Visiting Canada for Studies

Depending on your circumstances, you will probably need a visa, eTA, and a study permit to school in Canada. With eTA, you are allowed to stay in the country for a maximum of six months; therefore, you can only uptake short courses during this period. If you want to undertake a professional, academic or vocational training at a university in Canada beyond six months, you will need a study permit from the Canadian immigration authorities. However, you need to first apply for a temporary resident visa through the Canadian High Commission. To apply for the visa, you should be accepted by the designated learning institute and have enough funds for your expenses and tuition fee. You should be in good health with a medical certificate to certify and a clean criminal record backed by a police certificate.

After receiving the college acceptance letter, apply for the student visa with a valid passport effective for the full period and passport photographs. Additionally, you will carry out an English language proficiency exam and a credit card to pay your fees as the system doesn’t accept debit cards.

If you wish to earn some money while studying, you can’t solely rely on eTA; you need a study permit as well as a Canadian Social insurance number. Please note that you are only allowed to work under specific conditions; you may be restricted to jobs within your campus and 20 working hours per week. You can only start working once your study program commences and you meet the job requirements. However, if your study program has a co-op or internship placement, a work permit is needed, and if you have graduated, apply for a post-graduate work permit. Note that the validity of your eTA isn’t connected with your study permit, and you can still use it to travel to Canada once you complete your course.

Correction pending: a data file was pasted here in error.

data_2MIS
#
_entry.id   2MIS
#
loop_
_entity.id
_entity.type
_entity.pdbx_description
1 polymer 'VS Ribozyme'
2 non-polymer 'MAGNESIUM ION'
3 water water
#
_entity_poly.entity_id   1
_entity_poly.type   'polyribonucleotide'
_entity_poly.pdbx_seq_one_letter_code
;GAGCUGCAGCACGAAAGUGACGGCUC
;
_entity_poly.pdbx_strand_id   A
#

Why you may be Inadmissible to Canada

Some people travelling to Canada may be deemed unacceptable as per Canada’s immigration law, thus are denied entry into the country. If you are found inadmissible, you might be denied an Electronic travel authorization, refused entry or even kicked out of Canada. You can be prohibited from entry due to security reasons such as terrorism, Subversion, or being a senior official whose government is subject to international sanctions.

Additionally, those that have violated human rights through crimes against humanity or other offences, including drunk driving and money laundering, may also be deemed inadmissible. You can also be denied entry if your health status might endanger public safety or cause high demand for medical services, although there are some exemptions. Other reasons include failure to comply with IRPA provisions, financial inability, or having an inadmissible family member.